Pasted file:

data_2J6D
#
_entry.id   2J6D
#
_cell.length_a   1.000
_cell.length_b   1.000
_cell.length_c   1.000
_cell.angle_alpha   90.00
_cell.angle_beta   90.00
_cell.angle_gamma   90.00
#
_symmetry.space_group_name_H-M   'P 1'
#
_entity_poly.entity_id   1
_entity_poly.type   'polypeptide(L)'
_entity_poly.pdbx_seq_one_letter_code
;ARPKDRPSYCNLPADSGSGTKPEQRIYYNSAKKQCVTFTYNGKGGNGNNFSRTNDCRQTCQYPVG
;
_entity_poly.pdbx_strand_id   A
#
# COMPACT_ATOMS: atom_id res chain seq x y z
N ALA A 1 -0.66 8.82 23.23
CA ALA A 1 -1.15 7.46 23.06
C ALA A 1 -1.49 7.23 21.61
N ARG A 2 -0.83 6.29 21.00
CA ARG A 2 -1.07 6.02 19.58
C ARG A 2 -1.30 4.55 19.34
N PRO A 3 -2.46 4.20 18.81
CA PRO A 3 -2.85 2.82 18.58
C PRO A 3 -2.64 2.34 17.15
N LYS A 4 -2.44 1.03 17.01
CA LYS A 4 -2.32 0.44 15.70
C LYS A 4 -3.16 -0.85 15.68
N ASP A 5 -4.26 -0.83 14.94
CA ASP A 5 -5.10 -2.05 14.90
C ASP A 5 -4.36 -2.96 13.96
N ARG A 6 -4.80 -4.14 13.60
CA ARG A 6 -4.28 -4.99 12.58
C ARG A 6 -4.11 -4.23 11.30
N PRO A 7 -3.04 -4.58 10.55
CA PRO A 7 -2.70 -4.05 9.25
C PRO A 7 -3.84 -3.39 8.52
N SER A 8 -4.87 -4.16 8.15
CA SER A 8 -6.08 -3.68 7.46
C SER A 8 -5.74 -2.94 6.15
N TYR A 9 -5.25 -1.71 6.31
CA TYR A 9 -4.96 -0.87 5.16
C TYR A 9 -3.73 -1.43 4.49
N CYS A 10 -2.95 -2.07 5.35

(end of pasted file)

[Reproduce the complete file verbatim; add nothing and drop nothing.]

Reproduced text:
data_2J6D
#
_entry.id   2J6D
#
_cell.length_a   1.000
_cell.length_b   1.000
_cell.length_c   1.000
_cell.angle_alpha   90.00
_cell.angle_beta   90.00
_cell.angle_gamma   90.00
#
_symmetry.space_group_name_H-M   'P 1'
#
_entity_poly.entity_id   1
_entity_poly.type   'polypeptide(L)'
_entity_poly.pdbx_seq_one_letter_code
;ARPKDRPSYCNLPADSGSGTKPEQRIYYNSAKKQCVTFTYNGKGGNGNNFSRTNDCRQTCQYPVG
;
_entity_poly.pdbx_strand_id   A
#
# COMPACT_ATOMS: atom_id res chain seq x y z
N ALA A 1 -0.66 8.82 23.23
CA ALA A 1 -1.15 7.46 23.06
C ALA A 1 -1.49 7.23 21.61
N ARG A 2 -0.83 6.29 21.00
CA ARG A 2 -1.07 6.02 19.58
C ARG A 2 -1.30 4.55 19.34
N PRO A 3 -2.46 4.20 18.81
CA PRO A 3 -2.85 2.82 18.58
C PRO A 3 -2.64 2.34 17.15
N LYS A 4 -2.44 1.03 17.01
CA LYS A 4 -2.32 0.44 15.70
C LYS A 4 -3.16 -0.85 15.68
N ASP A 5 -4.26 -0.83 14.94
CA ASP A 5 -5.10 -2.05 14.90
C ASP A 5 -4.36 -2.96 13.96
N ARG A 6 -4.80 -4.14 13.60
CA ARG A 6 -4.28 -4.99 12.58
C ARG A 6 -4.11 -4.23 11.30
N PRO A 7 -3.04 -4.58 10.55
CA PRO A 7 -2.70 -4.05 9.25
C PRO A 7 -3.84 -3.39 8.52
N SER A 8 -4.87 -4.16 8.15
CA SER A 8 -6.08 -3.68 7.46
C SER A 8 -5.74 -2.94 6.15
N TYR A 9 -5.25 -1.71 6.31
CA TYR A 9 -4.96 -0.87 5.16
C TYR A 9 -3.73 -1.43 4.49
N CYS A 10 -2.95 -2.07 5.35